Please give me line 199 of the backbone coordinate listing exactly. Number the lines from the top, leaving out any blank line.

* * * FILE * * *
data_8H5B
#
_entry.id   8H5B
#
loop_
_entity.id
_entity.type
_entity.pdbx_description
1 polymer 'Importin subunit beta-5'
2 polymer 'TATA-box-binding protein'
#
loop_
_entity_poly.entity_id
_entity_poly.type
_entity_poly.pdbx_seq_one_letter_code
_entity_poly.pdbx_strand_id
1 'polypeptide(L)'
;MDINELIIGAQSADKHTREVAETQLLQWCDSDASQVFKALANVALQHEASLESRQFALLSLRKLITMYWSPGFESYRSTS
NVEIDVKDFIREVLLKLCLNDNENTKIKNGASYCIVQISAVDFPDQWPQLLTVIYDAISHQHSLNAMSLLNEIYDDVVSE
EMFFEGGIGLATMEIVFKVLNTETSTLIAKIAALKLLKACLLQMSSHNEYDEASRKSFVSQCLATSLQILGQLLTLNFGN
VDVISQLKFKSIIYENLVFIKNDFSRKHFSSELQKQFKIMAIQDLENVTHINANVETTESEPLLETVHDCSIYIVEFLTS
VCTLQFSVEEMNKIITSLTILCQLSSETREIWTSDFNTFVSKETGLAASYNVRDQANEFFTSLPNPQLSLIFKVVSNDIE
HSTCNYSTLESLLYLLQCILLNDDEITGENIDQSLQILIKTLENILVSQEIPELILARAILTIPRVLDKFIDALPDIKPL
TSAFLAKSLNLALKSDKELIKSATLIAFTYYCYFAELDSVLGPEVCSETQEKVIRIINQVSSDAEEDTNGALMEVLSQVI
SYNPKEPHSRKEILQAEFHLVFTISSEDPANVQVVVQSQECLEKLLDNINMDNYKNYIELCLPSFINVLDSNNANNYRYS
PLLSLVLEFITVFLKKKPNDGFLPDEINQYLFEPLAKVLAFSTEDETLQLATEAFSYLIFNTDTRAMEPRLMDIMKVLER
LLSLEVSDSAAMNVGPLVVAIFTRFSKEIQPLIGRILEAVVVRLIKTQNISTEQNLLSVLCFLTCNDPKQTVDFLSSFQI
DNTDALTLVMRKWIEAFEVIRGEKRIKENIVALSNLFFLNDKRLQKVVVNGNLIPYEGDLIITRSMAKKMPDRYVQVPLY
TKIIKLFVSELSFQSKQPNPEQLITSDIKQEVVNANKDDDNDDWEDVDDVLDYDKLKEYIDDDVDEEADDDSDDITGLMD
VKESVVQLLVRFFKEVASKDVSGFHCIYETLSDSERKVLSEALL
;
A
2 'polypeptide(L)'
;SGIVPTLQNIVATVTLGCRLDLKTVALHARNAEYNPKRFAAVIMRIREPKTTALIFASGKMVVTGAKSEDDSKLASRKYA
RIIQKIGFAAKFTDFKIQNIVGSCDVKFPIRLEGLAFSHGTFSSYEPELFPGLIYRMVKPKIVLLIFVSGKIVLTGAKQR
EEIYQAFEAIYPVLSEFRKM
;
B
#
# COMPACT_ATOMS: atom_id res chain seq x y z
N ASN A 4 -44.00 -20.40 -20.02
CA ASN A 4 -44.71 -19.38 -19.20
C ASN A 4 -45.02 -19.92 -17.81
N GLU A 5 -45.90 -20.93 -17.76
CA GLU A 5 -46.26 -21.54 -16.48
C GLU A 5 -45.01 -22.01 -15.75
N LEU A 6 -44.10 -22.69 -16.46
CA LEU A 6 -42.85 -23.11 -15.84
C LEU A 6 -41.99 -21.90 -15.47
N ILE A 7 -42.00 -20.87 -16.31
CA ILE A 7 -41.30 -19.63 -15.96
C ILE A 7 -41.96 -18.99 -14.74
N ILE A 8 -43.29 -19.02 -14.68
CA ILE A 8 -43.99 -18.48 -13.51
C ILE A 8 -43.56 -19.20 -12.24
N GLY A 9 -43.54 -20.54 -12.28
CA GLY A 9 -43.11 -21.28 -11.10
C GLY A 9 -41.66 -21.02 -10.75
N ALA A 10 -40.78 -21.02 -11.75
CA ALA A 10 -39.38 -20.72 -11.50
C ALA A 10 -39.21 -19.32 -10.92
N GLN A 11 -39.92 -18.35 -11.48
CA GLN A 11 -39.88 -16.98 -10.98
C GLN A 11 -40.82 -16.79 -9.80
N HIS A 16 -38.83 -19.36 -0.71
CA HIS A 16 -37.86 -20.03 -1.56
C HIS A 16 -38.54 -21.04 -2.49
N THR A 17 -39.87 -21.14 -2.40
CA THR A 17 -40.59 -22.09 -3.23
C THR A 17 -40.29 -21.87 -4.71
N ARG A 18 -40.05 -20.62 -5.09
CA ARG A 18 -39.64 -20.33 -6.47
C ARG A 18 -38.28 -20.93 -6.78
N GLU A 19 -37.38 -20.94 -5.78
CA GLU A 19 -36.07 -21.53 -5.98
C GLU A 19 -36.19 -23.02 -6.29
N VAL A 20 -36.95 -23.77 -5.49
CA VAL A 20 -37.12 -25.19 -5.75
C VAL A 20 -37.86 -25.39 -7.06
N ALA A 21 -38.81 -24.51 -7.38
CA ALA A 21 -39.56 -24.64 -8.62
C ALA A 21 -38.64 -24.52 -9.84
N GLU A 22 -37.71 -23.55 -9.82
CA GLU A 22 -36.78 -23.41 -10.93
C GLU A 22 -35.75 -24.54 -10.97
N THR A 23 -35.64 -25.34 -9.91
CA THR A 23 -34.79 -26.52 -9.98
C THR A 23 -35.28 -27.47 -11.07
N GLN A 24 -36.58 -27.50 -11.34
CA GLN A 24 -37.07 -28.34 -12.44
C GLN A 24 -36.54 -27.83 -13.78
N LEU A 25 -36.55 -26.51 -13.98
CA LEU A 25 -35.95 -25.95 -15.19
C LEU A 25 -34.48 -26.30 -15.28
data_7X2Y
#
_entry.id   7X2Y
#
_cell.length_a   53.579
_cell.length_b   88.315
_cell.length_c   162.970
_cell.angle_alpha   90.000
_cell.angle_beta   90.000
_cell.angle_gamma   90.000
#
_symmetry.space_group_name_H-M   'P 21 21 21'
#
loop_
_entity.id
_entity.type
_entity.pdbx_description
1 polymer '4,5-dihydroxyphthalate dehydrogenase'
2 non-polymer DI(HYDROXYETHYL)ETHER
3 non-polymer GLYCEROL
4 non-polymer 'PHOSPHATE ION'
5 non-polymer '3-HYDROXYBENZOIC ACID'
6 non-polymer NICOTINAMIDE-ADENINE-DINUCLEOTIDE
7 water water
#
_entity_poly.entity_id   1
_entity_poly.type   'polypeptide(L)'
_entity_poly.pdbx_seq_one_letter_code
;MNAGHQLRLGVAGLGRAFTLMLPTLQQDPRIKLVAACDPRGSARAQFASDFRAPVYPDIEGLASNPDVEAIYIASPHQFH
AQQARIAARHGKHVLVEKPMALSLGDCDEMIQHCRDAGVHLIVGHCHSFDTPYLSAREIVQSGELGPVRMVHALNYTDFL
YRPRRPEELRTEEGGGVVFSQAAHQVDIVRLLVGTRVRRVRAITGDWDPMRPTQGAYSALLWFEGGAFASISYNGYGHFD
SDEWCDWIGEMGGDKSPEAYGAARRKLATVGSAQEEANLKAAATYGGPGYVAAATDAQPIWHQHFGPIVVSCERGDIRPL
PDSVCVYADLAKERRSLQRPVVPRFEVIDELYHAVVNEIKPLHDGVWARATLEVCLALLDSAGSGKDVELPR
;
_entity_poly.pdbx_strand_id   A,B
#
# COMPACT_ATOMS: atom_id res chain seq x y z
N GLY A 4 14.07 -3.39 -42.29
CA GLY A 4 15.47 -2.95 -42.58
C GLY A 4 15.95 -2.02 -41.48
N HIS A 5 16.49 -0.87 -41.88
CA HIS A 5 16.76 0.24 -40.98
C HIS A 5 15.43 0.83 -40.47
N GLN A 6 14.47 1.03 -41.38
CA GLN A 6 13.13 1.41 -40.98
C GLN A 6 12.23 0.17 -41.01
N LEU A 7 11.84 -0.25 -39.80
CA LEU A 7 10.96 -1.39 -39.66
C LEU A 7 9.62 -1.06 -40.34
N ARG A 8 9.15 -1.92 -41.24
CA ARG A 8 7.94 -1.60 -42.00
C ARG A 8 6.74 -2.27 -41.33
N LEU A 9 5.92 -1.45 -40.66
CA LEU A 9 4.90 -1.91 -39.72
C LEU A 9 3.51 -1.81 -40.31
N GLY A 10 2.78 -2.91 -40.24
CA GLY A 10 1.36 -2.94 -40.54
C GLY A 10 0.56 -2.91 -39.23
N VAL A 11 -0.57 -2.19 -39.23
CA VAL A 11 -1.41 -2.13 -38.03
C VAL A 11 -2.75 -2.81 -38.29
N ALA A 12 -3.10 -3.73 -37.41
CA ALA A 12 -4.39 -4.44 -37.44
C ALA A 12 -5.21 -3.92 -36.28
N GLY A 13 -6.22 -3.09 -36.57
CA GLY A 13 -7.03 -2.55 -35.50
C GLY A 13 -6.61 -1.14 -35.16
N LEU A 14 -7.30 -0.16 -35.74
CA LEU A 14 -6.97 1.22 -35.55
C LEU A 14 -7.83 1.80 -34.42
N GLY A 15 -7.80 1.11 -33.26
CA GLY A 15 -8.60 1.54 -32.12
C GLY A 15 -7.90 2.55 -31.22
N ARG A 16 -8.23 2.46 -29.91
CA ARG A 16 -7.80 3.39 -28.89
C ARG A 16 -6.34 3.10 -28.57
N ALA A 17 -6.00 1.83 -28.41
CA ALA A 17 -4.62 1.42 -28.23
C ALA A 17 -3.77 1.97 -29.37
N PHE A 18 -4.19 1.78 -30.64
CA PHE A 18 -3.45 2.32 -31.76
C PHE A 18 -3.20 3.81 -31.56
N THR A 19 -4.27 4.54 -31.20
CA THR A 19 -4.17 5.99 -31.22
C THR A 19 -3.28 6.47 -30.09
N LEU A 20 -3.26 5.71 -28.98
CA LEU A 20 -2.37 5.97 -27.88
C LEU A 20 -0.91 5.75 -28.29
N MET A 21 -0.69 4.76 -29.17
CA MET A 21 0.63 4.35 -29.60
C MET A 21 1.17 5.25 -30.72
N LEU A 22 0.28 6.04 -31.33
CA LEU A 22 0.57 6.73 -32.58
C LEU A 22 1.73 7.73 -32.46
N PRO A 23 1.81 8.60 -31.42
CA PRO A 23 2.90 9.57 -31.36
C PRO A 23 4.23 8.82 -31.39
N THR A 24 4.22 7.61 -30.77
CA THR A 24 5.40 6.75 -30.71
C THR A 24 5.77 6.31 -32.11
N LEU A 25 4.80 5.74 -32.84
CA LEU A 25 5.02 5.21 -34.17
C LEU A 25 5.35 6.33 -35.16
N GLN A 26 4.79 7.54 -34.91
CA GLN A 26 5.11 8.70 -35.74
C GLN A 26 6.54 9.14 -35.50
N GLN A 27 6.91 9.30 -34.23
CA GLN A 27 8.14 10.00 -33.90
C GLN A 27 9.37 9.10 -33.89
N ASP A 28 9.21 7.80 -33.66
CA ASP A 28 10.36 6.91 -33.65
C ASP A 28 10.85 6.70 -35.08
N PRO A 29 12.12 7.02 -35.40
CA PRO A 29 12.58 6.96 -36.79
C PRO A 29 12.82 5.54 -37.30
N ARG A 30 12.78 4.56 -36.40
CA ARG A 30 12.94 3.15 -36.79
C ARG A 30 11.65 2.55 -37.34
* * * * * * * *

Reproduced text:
CA GLN A 26 5.11 8.70 -35.74